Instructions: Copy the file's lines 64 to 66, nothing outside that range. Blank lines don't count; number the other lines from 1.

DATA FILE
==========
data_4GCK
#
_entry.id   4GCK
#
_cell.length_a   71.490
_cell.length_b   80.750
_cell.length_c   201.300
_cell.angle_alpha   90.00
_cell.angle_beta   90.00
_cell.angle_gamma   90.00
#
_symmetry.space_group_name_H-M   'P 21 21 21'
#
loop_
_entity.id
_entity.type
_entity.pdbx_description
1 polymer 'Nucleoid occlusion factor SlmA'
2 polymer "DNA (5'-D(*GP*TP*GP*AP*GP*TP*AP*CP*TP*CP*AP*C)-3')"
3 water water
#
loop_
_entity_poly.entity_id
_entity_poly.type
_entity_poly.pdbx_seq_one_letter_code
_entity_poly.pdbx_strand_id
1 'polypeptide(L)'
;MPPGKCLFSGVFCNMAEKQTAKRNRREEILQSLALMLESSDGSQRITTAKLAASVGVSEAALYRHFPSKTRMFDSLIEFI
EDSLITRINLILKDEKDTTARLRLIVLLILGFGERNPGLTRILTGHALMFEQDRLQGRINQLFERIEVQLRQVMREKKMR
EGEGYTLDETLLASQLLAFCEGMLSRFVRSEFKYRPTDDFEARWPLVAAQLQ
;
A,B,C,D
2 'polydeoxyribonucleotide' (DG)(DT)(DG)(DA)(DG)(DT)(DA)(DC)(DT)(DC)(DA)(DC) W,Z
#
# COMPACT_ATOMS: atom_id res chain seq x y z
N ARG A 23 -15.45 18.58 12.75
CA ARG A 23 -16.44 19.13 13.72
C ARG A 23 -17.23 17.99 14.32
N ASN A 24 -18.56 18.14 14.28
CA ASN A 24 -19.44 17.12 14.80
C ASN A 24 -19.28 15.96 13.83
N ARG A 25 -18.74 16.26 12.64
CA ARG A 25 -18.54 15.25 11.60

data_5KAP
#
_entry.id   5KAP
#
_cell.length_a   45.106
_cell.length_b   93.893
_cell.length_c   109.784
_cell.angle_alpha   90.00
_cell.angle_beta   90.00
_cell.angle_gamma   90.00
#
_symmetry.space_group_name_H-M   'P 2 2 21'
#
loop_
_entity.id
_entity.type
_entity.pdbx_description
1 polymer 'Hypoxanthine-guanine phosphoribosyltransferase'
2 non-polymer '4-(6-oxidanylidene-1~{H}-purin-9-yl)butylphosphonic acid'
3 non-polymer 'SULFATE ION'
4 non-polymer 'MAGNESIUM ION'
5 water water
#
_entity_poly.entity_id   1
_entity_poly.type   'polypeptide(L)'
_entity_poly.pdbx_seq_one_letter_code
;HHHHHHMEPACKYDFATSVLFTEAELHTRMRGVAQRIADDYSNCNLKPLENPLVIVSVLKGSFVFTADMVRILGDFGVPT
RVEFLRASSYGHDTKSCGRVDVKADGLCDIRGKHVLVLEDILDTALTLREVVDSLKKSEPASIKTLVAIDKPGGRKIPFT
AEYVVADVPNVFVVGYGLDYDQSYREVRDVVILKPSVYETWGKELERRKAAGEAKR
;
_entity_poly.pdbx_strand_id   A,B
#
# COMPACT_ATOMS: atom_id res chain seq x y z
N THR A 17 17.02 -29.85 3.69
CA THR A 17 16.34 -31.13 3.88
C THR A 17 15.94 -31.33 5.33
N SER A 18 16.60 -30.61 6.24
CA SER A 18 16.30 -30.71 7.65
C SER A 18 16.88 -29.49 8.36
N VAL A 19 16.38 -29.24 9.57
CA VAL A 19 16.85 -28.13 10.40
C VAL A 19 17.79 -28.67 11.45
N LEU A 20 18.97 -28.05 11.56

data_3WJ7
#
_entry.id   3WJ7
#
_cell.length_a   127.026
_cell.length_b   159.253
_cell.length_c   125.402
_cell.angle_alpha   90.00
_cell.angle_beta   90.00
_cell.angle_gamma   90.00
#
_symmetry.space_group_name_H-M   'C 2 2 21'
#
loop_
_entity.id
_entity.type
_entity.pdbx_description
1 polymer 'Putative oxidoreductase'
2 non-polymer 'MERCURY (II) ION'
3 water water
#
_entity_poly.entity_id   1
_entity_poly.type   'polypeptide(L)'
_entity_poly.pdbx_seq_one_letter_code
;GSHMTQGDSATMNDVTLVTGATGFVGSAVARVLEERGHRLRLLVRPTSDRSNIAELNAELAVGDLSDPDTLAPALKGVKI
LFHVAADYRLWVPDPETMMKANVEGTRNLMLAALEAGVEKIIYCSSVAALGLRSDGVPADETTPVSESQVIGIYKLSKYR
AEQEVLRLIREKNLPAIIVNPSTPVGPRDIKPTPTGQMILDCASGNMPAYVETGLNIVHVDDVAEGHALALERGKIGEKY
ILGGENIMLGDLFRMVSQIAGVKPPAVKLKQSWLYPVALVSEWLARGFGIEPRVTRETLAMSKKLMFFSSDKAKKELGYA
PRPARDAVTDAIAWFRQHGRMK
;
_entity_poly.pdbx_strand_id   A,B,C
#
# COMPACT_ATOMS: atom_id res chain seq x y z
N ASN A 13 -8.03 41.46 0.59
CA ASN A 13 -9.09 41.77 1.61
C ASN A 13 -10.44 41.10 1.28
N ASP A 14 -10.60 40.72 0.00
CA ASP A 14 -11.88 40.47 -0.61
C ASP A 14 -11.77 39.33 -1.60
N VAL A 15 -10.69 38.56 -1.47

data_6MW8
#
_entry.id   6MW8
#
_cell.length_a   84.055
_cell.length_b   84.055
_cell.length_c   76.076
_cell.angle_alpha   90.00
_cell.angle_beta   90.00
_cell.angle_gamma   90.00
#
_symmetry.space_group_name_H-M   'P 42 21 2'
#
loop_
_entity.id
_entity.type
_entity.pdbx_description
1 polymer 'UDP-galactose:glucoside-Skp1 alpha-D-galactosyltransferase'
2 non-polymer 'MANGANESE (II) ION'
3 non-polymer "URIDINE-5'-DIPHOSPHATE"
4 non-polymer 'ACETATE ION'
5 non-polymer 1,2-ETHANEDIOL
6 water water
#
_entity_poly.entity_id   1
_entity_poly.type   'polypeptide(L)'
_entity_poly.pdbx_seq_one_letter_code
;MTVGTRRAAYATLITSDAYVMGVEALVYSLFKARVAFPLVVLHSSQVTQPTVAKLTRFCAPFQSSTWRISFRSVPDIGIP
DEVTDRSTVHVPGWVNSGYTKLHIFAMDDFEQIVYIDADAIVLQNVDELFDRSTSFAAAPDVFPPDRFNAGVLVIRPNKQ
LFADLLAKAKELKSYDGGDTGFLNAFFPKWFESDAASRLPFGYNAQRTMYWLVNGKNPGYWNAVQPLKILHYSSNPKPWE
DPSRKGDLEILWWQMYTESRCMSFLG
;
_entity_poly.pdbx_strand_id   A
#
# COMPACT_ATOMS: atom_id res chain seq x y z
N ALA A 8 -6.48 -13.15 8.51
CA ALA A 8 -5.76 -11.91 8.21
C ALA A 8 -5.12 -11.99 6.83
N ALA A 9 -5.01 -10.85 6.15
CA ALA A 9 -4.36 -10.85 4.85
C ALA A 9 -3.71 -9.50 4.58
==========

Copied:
4 non-polymer 'MAGNESIUM ION'
5 water water
#